President Akufo-Addo says his government has taken the policy decision to integrate climate action into Ghana’s national development agenda, i.e. the Co-ordinated Programme of Economic and Social Development Policies (2017- 2022).
He said the Paris Agreement and SDG Goal No. 13, which demand urgent action to combat climate change and its impact, is providing the framework for Ghana to forge ahead in this direction.
Speaking at the R20 Austrian World Summit on Climate Change, on Tuesday, May 28, the President revealed that, at the local level in Ghana, all local assemblies have been mandated to address climate change issues in their medium-term development plans.
That is why, since assuming office in January 2017, his Government decided to clamp down on the reprehensible activity of illegal mining that has been destroying the nations’ forests and water bodies.
He noted that a ban has also been imposed on the harvesting of rosewood timber as one of the measures to protect Ghana’s forests and endangered species. Again, through the “Youth in Afforestation” Programme, over 20,000 youth have been employed to plant 10 million trees across the country, as a way of increasing carbon sinks in the country.
Towards realising Ghana’s international obligations under SDG 7, on access to affordable, reliable, and sustainable energy, as well as SDG 13, President Akufo-Addo reiterated Ghana’s commitment of promoting the deployment of renewable energy, in line with government’s policy target of 10% renewables in the energy mix from the current 1%.
President Akufo-Addo revealed further that he has engaged a select group of CEOs from the private sector to push forward Ghana’s “Green Agenda”, in the context of the Sustainable Development Goals.
The response, the President stressed, has been very positive, with commitments to create a Green Fund, to be financed largely by the private sector, in place.
This Fund, he added, would be used to drive the nation’s Agenda of ensuring access to affordable, reliable and sustainable energy for all in the country.
President Akufo-Addo stressed that “what we do in Ghana affects the people of Nepal, or Mozambique or Austria. That is why we need concerted Global action to tackle this menace. Success in addressing climate change will be one of the greatest legacies that our generation can give to the next.”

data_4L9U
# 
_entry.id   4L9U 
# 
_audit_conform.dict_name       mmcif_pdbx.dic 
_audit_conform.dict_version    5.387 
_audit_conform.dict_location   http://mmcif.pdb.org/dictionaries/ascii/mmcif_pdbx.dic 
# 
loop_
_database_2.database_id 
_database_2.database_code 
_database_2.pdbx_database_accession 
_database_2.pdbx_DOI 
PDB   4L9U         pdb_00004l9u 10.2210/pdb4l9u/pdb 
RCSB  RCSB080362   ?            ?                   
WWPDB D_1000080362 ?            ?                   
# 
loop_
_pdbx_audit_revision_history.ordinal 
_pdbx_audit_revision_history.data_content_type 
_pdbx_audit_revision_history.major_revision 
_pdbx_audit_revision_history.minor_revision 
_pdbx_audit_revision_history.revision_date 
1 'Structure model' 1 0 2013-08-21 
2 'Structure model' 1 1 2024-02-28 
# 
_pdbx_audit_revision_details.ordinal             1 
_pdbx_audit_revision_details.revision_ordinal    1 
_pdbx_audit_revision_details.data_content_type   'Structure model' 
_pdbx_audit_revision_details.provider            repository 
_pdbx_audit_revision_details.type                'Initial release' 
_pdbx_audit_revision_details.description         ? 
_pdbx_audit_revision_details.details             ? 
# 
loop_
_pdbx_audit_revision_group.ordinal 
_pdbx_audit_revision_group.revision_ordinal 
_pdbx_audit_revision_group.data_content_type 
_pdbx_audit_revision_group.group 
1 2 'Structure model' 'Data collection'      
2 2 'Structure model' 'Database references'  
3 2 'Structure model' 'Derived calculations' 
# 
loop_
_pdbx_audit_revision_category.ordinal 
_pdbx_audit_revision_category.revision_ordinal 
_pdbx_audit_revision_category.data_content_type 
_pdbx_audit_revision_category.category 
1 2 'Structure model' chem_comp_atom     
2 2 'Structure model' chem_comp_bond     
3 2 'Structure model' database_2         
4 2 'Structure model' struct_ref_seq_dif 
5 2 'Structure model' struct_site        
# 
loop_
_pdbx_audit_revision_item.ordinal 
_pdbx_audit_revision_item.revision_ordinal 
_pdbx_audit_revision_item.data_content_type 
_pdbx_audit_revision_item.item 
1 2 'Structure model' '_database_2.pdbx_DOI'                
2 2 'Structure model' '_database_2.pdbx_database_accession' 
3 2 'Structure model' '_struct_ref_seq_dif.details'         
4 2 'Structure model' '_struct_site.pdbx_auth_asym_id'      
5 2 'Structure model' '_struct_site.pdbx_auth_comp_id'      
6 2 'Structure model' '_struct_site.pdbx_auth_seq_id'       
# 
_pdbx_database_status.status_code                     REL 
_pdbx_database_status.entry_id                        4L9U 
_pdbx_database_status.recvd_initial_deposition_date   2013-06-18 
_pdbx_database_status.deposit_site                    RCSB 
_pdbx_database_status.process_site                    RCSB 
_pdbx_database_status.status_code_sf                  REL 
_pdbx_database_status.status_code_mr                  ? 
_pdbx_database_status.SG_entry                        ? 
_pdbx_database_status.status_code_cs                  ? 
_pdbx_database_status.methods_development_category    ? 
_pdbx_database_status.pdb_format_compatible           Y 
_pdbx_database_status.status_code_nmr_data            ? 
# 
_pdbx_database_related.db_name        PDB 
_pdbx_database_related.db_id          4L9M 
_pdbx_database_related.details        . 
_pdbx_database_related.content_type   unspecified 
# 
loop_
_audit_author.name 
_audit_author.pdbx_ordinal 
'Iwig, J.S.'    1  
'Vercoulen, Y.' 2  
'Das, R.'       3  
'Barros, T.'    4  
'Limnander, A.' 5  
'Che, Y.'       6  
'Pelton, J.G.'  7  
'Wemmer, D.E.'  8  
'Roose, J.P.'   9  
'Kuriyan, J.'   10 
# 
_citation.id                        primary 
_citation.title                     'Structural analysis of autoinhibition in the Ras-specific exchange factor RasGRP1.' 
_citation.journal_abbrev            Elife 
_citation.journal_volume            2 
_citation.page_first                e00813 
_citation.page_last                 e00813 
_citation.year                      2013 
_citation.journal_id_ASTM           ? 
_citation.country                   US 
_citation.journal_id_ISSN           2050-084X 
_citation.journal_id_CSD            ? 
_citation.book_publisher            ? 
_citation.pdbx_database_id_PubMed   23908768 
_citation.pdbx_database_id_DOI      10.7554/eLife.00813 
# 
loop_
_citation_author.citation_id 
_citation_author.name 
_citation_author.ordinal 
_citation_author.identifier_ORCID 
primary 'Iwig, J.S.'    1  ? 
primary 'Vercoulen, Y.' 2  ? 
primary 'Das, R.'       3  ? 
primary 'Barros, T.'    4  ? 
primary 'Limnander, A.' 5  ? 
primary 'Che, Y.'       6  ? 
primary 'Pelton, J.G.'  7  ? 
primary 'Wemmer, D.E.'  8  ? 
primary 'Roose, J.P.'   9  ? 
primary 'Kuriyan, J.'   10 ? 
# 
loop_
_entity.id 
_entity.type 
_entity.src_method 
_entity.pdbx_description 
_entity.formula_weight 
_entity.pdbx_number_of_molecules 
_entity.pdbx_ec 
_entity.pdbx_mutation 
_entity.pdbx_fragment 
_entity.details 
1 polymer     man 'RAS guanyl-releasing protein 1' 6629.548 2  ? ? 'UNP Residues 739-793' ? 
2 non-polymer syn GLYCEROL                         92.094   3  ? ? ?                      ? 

Meeting with Hungarian President, World Bank CEO
President Akufo-Addo, on the sidelines of the Summit, held bilateral discussions with the President of Hungary, János Áder.
The Hungarian President expressed his appreciation to his Ghanaian counterpart for the invitation to pay an official visit to Ghana in January 2020 and reaffirmed his commitment to deepening the relations between Ghana and Hungary.
President János Áder urged strong collaboration between Ghana and Hungary in the areas of agriculture, water, forestry and energy, citing the considerable experience of Hungary in these sectors.
On his part, President Akufo-Addo thanked the Hungarian leader for re-opening the Embassy of Hungary in Accra, which, he explained, presents an opportunity to scale up the relations between the two countries.
He looked forward to the visit to Ghana by President János Áder, adding that considerable opportunities existed in Ghana for Hungarian businesses to take advantage of.
President Akufo-Addo also met with Kristalina Ivanova Georgieva-Kinova, a Bulgarian economic analyst, currently serving as Chief Executive Officer of the World Bank.
Describing Ghana as “a success story”, the World Bank CEO noted that, with $1.6 billion worth of investments in Ghana, the World Bank will continue to work with Ghana.
He added that they will help develop the country’s capabilities in the areas of energy, human capital development, and the economy.
President Akufo-Addo, on his part, reiterated his government’s determination to maintain fiscal discipline, manage the economy in a sustainable manner, and, ultimately, realise the vision of moving Ghana to a situation beyond aid.